Belfast Telegraph

Forget the off-side rule, I cannot understand women

By Robert McNeill

I'll get pelters for this but, crash helmet on, here goes: what are women? I speak after seeing pictures of (a) celebrity person Ulrika Jonsson and (b) Sian Somebody, a female footer linesman subjected to sexist jibes by commentator Andy Gray who was sacked for his troubles.

Was Gray's sacking harsh? For the sexism, possibly. But he should have been sacked years ago for calling everything wrong (including offside) and bluffing over his mistakes when the video evidence proved it.

As for the lineswoman, pictures in the papers show her looking glam at dancing and social activities. It's this sort of thing I want to talk about, not Andy Gray.

Nothing wrong with the pictures. She looks a million dollars. Yet look at her as a linesman. She's an entirely different person. It's like women playing hockey. I believe that, forced to watch a whole game of women's hockey, I would change my entire sexual orientation and apply to be gay (Dear sir or madam ... ).

Then there's that Ulrika, looking - and I hate to say it but live by the face, die by the face - scrawny and much older than 43 at an awards ceremony. Next thing, she's in yon Hello magazine looking spectacularly attractive. How? She looks like two different people. How do women do this?

How do you know what you're getting when you apply for one? I've only two appearances: hideous and slightly less hideous (once I've put my teeth in). But at least you know what you're getting.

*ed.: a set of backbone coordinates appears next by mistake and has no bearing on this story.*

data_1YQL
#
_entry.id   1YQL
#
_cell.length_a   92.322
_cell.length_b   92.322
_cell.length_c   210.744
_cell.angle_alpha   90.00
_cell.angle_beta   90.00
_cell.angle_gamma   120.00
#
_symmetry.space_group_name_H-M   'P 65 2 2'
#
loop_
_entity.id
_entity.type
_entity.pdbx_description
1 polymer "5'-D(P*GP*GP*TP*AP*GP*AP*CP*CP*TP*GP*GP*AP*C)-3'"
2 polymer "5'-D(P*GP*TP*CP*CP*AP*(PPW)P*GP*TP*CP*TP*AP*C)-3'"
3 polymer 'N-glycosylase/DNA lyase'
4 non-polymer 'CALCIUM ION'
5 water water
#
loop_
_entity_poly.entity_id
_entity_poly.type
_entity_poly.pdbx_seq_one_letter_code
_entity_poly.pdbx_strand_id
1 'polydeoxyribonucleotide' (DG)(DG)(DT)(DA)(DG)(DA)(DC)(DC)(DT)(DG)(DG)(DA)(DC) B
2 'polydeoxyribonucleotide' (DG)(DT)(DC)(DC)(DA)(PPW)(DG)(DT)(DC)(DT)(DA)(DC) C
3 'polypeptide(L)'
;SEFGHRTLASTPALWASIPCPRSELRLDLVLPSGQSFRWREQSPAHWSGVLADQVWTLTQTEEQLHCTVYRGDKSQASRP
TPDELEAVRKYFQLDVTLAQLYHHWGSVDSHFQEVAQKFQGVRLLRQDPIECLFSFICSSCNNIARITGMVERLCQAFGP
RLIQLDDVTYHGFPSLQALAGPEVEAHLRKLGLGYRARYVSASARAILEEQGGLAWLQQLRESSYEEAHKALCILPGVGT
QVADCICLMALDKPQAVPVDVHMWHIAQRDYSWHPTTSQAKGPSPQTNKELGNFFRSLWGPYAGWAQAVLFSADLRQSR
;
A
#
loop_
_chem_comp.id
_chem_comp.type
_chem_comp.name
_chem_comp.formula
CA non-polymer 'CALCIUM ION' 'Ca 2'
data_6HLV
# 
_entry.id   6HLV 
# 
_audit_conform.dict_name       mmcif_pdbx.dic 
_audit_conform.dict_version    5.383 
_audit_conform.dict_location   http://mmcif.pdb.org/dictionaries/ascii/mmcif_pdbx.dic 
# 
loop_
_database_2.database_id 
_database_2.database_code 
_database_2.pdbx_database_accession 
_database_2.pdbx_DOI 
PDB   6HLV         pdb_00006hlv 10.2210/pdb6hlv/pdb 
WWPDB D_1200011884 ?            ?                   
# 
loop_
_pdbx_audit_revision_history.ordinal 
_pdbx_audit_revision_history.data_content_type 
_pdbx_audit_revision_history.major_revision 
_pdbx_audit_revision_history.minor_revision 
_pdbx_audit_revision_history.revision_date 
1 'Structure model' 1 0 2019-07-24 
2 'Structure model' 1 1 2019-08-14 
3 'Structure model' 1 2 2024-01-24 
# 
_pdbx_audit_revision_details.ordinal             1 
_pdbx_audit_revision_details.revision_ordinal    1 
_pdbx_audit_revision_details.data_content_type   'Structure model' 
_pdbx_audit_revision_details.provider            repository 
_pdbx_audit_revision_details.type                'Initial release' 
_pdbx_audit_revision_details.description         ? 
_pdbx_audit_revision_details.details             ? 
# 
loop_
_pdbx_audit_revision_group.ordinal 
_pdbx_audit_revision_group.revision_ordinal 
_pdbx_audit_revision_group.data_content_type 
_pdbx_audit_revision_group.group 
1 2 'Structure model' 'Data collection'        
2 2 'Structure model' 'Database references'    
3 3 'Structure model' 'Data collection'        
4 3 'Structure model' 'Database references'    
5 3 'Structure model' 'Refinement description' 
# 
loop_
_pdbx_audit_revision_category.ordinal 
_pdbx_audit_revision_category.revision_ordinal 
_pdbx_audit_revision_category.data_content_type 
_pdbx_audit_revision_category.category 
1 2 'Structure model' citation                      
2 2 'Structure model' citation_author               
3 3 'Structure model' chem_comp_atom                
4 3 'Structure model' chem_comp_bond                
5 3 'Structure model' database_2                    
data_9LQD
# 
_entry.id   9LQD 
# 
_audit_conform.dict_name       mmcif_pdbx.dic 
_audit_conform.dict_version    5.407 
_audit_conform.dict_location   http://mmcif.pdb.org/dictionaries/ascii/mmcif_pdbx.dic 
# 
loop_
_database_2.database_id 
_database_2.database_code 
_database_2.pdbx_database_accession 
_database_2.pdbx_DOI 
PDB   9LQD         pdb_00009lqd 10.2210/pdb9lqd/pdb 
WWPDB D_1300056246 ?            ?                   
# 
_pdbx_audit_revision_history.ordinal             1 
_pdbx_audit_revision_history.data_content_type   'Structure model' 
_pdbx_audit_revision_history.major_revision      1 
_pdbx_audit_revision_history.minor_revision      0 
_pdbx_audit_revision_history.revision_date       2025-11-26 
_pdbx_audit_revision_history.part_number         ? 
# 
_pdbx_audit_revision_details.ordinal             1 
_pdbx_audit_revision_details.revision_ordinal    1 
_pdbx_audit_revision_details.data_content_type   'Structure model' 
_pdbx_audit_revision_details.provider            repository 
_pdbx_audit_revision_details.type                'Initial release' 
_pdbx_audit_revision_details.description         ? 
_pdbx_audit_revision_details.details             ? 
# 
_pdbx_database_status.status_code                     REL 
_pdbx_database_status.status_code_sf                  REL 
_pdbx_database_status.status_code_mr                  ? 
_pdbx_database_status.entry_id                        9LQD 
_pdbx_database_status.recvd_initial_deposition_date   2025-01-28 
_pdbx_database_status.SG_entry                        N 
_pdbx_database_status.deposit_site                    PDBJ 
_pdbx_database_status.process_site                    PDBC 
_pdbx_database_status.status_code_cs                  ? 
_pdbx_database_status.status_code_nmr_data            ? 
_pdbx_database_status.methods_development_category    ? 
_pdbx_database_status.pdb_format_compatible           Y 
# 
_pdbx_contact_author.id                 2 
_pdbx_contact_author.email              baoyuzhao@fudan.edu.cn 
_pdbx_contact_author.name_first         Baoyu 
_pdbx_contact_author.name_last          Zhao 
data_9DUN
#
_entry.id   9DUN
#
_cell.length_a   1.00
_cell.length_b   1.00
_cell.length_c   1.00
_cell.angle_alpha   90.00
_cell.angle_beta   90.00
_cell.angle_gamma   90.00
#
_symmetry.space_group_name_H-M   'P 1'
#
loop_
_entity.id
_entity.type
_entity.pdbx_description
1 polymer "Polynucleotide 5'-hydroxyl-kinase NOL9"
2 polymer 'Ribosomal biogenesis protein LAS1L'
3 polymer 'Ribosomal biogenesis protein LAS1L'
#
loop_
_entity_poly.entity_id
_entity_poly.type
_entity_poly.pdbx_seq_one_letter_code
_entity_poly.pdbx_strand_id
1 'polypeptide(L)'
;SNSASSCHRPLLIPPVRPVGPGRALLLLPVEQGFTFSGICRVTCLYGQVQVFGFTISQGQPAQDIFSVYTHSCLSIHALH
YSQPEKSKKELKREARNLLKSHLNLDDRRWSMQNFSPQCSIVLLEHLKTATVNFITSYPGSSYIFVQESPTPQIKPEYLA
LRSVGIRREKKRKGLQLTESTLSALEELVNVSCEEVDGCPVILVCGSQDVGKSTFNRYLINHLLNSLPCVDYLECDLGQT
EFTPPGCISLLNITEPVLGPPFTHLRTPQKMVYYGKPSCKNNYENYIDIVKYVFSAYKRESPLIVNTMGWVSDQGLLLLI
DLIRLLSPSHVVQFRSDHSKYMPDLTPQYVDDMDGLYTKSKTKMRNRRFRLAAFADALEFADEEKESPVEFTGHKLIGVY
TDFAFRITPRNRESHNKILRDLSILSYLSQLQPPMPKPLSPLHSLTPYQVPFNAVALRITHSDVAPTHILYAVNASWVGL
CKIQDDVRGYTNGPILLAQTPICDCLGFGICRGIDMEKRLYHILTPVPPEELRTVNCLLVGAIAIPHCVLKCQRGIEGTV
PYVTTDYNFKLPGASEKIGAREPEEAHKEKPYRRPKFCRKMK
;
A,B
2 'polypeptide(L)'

You may say (if female): "Hey, big nose, why should it be an issue what the lineswoman looks like? It isn't an issue when the linesman is a man." Incorrect. There's a peculiar looking fellow with a bulbous bald head who waddles up and down the line at footer games, and he gets pelters because of his appearance. I remember another unprepossessing chap, who got a yellow card, and the crowd chanted: "Booked for being ugly."

Then there were the fans whose club narrowly avoided relegation thanks, they believed, to their rotund manager: "He's fat, he's round, he stopped us going down."

How much abuse has Wayne Rooney received - notably from women - because of his unfortunate resemblance to a monkey? It's reprehensible but it happens. Sure, it doesn't need commentators joining in (even off-air). Then again, the lineswoman under advisement has posted innocent but attractive pictures of herself standing in her pants on a beach.

More flagrantly, I've just seen an internet news story headlined 'Apprentice star [Joanna Riley] shows off her 'other side' as she strips for sexy magazine shoot.' Why? Why is she doing that? Ask her. I'm totally lost.

It's the whole femininist revolution gone wrong. I was one of these schmucks who marched for women's rights back in the day. Never again.

They weren't meant to turn out just as bad as us.

This week, Tory MP Dominic Raab called for men to burn their briefs in protest at the 'obnoxious bigotry' of modern women. Dominic goes too far - genuine women's rights still have a little way to go, as do my briefs before I incinerate them.

But you can understand his bewilderment. Women's simultaneous victimhood and over-assertive stridency are confusing. Almost as confusing as the offside rule.

But I don't think we want to go there.


From Belfast Telegraph